He was pretty sure this wasn't Rails and Metal. Strike that, he WAS sure! For one, the sky was looking rather hellish, a stark contrast from the, admittedly serene looking, green covered, gently rolling hills. The second point was that he was pretty sure there was no Headquarters around.

That wasn't good, no headquarters meant no more Panzergrenadiers, even worse, no upgrades! The third was that he was part of a command squad. They seemed just as confused as he did. Altogether, there were four of them. There was a panzergrenadier hefting the standard karbiner 98k, An accurate, hard hitting bolt action rifle. And two more men wielding the dreaded Gwehr 43 rifles. Powerful, accurate, and rapid-firing, several squads armed with them could pin enemy infantry just as well as a machinegun, with twice the accuracy. One of the two was bearing the weight of a radio. And finally, there was the surprisingly young man clad in a dark grey greatcoat and the matching officer's cap. With an Iron Cross clasped round his neck, his grip tightened 'round an Mp40, a reliable submachine gun designed for mass production. He was 'The Commander' who was backed by the immeasurable might of Kampfgruppe Lehr.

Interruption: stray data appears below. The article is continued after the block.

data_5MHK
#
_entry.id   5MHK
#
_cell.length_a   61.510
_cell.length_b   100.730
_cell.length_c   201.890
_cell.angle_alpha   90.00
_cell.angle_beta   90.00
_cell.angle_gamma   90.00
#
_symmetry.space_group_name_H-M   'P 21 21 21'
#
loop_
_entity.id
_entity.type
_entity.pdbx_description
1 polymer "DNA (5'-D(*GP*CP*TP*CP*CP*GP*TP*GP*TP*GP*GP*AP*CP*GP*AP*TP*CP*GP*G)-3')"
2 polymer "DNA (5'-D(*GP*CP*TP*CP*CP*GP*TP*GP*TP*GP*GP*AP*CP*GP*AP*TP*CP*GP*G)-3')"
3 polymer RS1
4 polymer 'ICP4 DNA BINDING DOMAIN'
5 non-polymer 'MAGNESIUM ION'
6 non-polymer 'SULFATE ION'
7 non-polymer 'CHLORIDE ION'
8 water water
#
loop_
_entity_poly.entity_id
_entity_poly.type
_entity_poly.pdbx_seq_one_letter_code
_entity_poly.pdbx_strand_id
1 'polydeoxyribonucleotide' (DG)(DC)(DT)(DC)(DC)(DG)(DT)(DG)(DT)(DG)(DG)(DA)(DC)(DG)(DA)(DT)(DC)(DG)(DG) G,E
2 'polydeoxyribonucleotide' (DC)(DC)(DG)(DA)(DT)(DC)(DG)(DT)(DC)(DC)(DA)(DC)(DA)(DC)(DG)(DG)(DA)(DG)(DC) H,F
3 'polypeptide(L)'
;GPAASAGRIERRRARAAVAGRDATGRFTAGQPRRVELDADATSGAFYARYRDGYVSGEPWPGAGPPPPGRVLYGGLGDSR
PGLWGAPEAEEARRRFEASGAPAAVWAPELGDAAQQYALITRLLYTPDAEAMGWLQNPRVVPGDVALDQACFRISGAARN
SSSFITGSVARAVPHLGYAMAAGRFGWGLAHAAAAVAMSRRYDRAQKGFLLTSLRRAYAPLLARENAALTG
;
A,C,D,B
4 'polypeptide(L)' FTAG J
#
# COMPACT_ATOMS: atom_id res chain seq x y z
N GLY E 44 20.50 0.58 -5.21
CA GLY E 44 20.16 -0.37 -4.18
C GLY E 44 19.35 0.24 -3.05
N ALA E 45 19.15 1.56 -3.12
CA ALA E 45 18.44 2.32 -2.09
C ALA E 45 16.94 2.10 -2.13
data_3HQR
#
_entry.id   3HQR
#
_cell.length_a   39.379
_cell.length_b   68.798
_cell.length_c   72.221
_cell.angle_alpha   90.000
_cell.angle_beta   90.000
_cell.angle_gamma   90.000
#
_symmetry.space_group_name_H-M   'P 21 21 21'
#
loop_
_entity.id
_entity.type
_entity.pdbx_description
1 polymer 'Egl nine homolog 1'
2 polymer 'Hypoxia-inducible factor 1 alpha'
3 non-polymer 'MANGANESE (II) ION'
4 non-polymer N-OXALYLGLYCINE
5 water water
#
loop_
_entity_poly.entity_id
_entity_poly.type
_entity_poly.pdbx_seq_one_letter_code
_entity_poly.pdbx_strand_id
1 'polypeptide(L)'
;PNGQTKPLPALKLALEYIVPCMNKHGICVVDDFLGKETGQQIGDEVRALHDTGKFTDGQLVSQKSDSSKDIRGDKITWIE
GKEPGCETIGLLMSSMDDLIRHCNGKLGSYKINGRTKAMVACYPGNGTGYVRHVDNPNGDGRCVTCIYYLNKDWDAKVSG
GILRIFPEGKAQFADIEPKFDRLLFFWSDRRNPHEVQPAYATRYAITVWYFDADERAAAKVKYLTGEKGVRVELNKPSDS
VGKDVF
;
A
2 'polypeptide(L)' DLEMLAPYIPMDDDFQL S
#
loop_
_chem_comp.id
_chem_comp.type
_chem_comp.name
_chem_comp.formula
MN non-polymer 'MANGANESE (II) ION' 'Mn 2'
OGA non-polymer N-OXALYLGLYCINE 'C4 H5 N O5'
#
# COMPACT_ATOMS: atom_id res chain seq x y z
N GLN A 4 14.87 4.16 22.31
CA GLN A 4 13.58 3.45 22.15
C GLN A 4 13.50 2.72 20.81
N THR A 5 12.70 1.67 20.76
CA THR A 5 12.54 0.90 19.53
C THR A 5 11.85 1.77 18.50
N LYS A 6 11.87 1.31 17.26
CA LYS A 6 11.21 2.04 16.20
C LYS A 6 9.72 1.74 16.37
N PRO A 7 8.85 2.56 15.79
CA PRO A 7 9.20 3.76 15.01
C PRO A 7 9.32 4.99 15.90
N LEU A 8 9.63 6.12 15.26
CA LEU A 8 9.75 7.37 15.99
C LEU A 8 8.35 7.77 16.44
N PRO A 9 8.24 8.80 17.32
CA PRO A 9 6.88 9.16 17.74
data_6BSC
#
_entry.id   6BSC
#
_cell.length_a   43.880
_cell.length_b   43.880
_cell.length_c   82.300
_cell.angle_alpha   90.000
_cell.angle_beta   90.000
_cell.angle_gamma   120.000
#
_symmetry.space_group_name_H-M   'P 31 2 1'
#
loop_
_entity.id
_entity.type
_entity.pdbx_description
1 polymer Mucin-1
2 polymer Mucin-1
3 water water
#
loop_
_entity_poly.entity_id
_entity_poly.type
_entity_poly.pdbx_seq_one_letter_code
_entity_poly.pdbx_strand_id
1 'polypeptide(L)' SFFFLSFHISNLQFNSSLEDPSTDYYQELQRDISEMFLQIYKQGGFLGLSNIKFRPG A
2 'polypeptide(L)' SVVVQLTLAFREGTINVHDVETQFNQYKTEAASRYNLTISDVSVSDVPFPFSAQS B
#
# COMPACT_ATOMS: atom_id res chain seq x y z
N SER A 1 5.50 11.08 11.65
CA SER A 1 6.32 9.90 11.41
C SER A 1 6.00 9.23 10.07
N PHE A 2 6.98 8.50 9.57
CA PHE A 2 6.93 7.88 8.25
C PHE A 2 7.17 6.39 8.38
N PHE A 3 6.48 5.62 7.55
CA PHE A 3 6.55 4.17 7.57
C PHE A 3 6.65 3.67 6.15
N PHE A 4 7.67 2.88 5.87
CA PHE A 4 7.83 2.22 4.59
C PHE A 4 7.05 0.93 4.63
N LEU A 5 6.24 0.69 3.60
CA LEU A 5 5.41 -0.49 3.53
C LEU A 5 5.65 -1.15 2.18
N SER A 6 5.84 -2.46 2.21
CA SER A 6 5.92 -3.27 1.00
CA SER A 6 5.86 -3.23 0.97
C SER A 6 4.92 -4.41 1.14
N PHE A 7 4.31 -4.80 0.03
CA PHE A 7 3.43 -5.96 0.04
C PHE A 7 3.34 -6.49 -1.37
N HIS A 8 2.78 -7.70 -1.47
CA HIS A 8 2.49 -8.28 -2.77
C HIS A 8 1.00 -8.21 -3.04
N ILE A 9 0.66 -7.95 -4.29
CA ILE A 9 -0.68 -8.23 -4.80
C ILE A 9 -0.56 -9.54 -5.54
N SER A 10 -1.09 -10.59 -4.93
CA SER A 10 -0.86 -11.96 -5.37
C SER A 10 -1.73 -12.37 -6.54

Now, he wasn't anywhere near perfect. Yes he wasn't the best at micromanaging, yes he sometimes forgot to utilize abilities at an opportune time, yes he sometimes was ridiculously stingy when it came to fuel and munitions. But if there was one thing he was good at, it was hunkering down for a fight. Give him enough time and resources and he'd establish a defensive position that would make the Maginot Line look like a speedbump. Right now though, he knew none of this would help him. He didn't know where he was. Which was a first. As it stood, his minimap (accessed by simply concentrating on the thought of such, though witnessing troops would think he'd gained the thousand-yard stare, to their worry.) only display a very small area, that which was revealed, anyways. Whatever was covered by sight was just beyond his own squad's sight range.

For the first time, he stopped looking, and started listening. It was gunfire, a lot of it too! He heard not the deep booming of tank cannons, nor the terrifying whistling of incoming artillery. Simply lots and lots of small arms, he wondered for a moment and decided to move toward the ruckus, the command squad automatically falling in behind him. As he moved toward the chaotic racket, he worried, was this one of those types of missions? If he lost this squad, including himself, would it be all over? He hated those kinds of missions. He wasn't afraid of dying or losing. He'd done more than his fair share of both. But damned if he really didn't hate it.

Kamfgruppe Lehr advanced, toward barely discernible gleaming buildings, tarnished by smoke and flame, and the roar of automatic weaponry.